3D Printing: What’s Trending in 2024

In 2023, we have seen 3D printing becoming bigger, faster and cheaper. Uscribe now includes 3D printers in our catalogue, with the new 3D printing darling Bambu Lab heading the charge. This sets the stage for what promises to be an even more transformative year in 2024. Here are some of the trends we’re going to look out for in the new year.

1. Multi-material 3D printing

As we enter 2024, the demand for intricate and functional prototypes is on the rise. Imagine producing a prototype with rigid and flexible components seamlessly integrated into a single design. Multi-material 3D printing opens up avenues for manufacturing complex, multi-component objects in a single printing process, saving time and resources. Whether it’s creating prototypes for consumer products or functional parts for machinery, Bambu Lab’s multi-material capabilities using its AMS (Automatic Material System) offer a versatile solution for businesses looking to push the boundaries of design and functionality.

Bambu Lab’s X1 Carbon 3D Printer is able to print with exceptional thermal resistance and with the simultaneous use of multiple materials in a single print job. Bambu Lab also features polycarbonate and carbon fibre filament for strong, durable prototypes.

Incorporating multi-material 3D printing into your workflow not only enhances the visual appeal of your creations but also allows for the production of more realistic and functional prototypes.

2. The Rise Of 3D Printing’s Middle Class

One noteworthy trend that’s taking center stage is the rise of 3D Printing’s middle class, where an emergence of great quality mid-range machines are reshaping the landscape. Instead of asking “why” 3D printing should be adopted and accepting cheaper, mediocre machines and materials, it now is a matter of “how” we can use 3D printing to scale our businesses or improve our lifestyle without breaking the bank. The accessibility of affordable yet high-quality 3D printers is democratising the technology, empowering a broader range of businesses to harness the benefits of additive manufacturing.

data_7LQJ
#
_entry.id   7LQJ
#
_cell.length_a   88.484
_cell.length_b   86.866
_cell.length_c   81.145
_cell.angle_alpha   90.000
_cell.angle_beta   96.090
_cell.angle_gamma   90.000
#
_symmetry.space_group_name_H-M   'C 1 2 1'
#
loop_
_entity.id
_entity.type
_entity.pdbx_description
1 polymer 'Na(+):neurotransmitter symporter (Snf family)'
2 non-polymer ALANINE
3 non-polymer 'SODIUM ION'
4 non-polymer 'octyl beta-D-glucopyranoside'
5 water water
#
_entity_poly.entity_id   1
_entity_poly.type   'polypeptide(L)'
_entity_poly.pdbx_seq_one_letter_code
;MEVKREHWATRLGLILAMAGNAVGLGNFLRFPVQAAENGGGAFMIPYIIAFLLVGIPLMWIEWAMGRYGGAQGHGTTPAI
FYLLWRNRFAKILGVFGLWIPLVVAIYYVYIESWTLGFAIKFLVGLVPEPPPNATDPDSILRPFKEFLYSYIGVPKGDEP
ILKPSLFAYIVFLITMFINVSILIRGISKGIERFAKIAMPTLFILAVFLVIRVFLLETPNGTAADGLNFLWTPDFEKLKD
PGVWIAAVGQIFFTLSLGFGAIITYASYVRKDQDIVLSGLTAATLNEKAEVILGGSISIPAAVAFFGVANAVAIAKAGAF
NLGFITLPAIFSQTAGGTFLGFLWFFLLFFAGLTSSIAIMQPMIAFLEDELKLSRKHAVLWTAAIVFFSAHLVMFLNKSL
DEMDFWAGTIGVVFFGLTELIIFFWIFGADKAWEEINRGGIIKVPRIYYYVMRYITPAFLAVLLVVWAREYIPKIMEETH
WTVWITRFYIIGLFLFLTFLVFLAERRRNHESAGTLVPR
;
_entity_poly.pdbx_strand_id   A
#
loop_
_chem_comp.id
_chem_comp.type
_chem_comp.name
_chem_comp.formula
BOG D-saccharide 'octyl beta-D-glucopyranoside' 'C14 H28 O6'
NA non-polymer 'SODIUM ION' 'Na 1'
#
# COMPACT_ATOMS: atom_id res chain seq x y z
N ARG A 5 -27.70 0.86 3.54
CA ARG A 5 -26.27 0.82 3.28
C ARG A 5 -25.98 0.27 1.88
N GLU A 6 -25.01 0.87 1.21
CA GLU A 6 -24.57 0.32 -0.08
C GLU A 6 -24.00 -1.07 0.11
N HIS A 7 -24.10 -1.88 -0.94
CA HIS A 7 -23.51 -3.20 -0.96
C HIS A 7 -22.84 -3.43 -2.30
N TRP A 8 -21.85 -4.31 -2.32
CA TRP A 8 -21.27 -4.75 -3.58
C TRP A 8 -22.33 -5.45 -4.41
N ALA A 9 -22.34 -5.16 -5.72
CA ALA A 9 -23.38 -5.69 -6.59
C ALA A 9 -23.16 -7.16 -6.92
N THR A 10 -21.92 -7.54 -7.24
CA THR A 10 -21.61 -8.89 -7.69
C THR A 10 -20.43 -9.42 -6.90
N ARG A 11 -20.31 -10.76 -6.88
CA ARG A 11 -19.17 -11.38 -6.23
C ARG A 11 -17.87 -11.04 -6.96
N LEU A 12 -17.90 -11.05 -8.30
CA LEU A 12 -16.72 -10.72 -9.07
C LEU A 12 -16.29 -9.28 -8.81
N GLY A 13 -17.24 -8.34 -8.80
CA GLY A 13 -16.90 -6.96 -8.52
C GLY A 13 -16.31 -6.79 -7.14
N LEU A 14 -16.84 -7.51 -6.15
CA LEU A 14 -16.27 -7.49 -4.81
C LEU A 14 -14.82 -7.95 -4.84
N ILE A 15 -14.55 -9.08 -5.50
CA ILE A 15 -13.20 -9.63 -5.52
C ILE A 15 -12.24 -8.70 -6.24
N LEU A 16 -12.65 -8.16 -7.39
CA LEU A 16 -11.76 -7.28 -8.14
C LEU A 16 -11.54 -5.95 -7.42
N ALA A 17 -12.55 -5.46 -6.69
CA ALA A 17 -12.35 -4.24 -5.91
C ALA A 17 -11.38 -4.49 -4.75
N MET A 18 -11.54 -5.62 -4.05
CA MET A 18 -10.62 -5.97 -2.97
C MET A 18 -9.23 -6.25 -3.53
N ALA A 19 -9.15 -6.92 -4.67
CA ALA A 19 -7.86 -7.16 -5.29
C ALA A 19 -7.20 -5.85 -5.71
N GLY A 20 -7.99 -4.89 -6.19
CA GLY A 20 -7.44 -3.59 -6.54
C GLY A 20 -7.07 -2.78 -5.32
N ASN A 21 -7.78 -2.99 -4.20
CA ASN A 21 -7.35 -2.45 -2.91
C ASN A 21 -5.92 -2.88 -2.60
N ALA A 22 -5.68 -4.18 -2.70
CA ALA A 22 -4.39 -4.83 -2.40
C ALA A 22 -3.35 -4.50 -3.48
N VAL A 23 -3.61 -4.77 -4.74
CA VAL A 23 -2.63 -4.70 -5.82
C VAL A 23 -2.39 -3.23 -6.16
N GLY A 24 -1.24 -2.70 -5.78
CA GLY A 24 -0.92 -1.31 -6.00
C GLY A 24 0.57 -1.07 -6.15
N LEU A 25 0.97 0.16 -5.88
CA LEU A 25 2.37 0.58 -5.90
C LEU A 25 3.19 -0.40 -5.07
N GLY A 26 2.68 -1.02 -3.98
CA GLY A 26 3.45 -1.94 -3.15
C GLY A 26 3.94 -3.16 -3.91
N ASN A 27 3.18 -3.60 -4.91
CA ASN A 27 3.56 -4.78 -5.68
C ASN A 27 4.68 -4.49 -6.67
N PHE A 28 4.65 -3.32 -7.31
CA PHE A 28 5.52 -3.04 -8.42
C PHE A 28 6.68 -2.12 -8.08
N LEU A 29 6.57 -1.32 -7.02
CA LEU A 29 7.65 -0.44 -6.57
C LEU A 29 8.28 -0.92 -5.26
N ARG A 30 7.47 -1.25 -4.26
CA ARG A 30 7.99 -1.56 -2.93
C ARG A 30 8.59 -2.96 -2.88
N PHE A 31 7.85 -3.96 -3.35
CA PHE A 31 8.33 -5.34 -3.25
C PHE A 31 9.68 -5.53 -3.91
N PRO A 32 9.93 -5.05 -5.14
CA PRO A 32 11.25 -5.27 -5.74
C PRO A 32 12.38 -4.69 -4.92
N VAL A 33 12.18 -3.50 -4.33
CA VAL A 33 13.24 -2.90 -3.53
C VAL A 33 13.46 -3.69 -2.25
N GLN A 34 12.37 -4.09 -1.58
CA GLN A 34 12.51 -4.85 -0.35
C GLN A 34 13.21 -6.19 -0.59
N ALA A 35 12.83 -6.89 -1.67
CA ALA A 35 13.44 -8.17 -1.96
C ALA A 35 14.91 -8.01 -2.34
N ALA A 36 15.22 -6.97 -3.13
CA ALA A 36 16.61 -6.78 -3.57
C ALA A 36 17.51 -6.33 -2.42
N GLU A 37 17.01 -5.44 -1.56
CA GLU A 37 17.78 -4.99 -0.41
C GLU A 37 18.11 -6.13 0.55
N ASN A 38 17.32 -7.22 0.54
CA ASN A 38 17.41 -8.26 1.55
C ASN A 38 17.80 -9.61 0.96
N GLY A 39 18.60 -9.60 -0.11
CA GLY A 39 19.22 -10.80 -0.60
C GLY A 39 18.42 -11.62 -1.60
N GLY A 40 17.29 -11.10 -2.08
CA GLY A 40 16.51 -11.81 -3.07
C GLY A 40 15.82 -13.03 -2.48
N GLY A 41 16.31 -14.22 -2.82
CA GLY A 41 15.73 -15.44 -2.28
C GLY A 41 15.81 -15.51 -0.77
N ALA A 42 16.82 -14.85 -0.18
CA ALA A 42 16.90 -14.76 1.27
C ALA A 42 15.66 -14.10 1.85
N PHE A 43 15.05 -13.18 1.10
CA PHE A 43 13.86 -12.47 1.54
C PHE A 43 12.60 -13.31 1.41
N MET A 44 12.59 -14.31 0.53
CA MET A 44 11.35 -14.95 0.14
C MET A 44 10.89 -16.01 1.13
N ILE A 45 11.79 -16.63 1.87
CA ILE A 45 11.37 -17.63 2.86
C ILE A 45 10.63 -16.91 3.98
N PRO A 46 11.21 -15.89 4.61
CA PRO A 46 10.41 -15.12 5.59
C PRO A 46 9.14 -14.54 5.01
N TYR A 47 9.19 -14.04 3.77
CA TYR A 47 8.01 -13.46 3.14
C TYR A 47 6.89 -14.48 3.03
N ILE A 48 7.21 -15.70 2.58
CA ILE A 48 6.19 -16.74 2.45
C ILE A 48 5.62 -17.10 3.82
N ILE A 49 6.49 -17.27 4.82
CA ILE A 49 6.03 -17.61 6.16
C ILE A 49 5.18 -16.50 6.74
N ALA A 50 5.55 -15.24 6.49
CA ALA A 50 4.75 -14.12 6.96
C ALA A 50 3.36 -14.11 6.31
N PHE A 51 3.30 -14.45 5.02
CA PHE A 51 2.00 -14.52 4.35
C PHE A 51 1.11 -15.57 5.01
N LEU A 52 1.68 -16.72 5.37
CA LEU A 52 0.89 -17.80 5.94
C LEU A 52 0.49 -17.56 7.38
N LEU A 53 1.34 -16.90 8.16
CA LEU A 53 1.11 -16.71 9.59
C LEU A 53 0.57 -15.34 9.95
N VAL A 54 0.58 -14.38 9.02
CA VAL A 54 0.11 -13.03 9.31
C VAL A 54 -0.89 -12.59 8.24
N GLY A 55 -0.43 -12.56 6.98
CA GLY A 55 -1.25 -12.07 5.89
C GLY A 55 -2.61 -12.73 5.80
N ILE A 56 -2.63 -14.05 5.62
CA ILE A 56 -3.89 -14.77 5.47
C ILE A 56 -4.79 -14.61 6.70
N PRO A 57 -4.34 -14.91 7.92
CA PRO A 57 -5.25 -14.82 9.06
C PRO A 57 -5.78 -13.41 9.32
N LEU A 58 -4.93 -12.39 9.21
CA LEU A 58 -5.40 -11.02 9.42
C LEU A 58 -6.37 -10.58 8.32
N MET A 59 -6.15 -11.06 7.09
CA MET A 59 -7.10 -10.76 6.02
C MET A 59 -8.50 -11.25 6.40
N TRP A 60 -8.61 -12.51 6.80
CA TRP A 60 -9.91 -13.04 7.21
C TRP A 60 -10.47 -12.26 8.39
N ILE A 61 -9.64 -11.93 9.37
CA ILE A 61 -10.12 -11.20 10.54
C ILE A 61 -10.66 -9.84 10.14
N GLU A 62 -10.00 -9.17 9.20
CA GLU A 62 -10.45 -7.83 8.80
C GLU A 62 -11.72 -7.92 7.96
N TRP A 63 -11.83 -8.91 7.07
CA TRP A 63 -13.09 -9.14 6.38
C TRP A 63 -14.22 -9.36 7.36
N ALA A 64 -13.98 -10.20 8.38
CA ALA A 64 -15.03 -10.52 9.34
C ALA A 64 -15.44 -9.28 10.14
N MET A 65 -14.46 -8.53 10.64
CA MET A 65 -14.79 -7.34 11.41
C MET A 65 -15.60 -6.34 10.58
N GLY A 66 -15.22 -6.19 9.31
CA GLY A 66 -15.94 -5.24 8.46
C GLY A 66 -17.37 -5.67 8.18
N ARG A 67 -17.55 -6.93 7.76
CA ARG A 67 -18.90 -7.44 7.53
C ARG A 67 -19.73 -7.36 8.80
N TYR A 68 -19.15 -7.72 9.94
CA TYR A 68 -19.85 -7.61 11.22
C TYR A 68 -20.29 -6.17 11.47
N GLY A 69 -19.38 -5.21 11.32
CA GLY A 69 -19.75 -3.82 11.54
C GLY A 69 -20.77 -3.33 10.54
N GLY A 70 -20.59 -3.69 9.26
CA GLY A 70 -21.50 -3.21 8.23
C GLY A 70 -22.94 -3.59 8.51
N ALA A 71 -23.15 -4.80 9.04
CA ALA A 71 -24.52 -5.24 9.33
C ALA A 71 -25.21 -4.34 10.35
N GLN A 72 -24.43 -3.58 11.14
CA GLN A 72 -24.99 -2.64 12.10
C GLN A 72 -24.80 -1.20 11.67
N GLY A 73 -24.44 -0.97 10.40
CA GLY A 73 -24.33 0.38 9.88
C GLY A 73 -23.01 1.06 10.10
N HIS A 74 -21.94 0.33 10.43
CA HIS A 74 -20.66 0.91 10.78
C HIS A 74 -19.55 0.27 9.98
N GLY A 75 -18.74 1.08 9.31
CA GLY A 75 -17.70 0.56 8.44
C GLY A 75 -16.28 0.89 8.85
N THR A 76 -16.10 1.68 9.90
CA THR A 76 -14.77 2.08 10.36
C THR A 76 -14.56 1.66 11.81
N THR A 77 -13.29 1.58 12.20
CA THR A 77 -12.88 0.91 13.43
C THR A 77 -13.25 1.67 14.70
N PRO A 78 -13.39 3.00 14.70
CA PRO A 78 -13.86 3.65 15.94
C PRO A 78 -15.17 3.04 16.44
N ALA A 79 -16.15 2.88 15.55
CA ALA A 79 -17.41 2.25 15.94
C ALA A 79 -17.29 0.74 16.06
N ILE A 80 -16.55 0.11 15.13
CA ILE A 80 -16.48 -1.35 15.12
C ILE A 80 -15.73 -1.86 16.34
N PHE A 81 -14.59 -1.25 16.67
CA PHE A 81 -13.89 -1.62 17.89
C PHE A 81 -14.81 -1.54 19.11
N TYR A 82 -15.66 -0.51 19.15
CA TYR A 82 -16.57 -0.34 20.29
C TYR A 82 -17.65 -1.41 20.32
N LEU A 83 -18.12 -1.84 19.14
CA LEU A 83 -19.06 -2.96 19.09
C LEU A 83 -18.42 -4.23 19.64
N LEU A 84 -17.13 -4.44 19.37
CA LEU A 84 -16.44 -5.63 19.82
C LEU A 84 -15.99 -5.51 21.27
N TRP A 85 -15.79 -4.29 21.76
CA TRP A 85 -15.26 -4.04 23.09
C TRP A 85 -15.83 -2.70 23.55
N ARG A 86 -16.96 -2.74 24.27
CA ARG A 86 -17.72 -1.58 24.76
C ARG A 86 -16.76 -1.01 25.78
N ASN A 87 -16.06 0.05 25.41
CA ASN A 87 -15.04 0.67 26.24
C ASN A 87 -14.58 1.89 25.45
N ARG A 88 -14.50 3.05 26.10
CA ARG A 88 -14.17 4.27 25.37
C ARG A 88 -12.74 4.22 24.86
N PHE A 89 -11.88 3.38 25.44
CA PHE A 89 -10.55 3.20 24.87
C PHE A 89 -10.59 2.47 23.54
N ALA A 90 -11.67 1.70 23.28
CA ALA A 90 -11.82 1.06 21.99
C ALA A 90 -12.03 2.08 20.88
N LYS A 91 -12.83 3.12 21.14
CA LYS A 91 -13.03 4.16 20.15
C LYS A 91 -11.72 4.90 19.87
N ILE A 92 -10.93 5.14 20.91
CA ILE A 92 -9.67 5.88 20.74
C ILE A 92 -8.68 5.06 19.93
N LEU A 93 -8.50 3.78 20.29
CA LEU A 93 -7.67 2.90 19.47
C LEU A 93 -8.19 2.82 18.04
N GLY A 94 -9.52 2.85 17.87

Bambu Lab’s affordable yet high quality open frame P1P 3D printer doesn’t cut corners on exceptional output, and its high-speed 3D printing goes up to 20,000 mm/s² acceleration.

3. Sustainable Materials Revolution

Bambu Lab actively incorporates biodegradable filaments sourced from renewables and integrates recycled polymers into its 3D printing processes, signaling a move towards reduced dependence on virgin plastics and a smaller environmental footprint. The introduction of plastic granulators adds efficiency to the recycling aspect of Bambu Lab’s 3D printing, establishing a closed-loop system to curtail waste.

Plastic granulators, like the one from Clarke, allows for the efficient recycling of failed prints, excess materials from 3D printing (spaghetti monsters, anyone?) or even discarded plastic products. It grinds these plastic waste down to smaller granules so that it can be used to form sheets or even filament.

Bambu Lab also encourages users to either reuse their existing filament spools or print one (to be reused).

These sustainability efforts are in line with the evolving trends in the 3D printing sector, specifically in addressing environmental concerns.

4. Robotic Arms in Additive Manufacturing

With the upscaling of additive manufacturing for businesses, there is a transformative trend of robotic arm 3D printing to enable precision and intricacy in design that was previously unattainable. Dobot robotic arms, especially the CR series, are created for industrial use to seamlessly navigate complex patterns to reach unprecedented levels of accuracy and efficiency in their operational processes.

Robotic arms can enhance scalability and customisation by being deployed in an array, simultaneously working on different parts of multiple identical objects. This allows mass customisation without sacrificing efficiency. Robotic arms, with their increased degrees of freedom, can manipulate the print head or nozzle to print complex geometries or overhangs.

The 3D printing landscape is undergoing a significant transformation as we move from 2023 to the promising year of 2024. Not only is 3D printing becoming bigger, faster, and more affordable, but it is also embracing transformative trends that redefine its applications. From multi-material 3D printing, exemplified by Bambu Lab’s innovative AMS technology, to the democratization of 3D printing with the rise of the middle class, the industry is evolving rapidly. Sustainable practices, including the use of biodegradable filaments and recycled polymers, are at the forefront, aligning with global environmental efforts. The integration of robotic arms, such as Dobot’s CR series, signifies a shift towards precision and intricacy, enhancing scalability and customization in additive manufacturing. Let’s bring on 2024 and see what else it has to offer in the realm of 3D printing!

Leave a Reply

Your email address will not be published. Required fields are marked *

You may use these HTML tags and attributes: <a href="" title=""> <abbr title=""> <acronym title=""> <b> <blockquote cite=""> <cite> <code> <del datetime=""> <em> <i> <q cite=""> <s> <strike> <strong>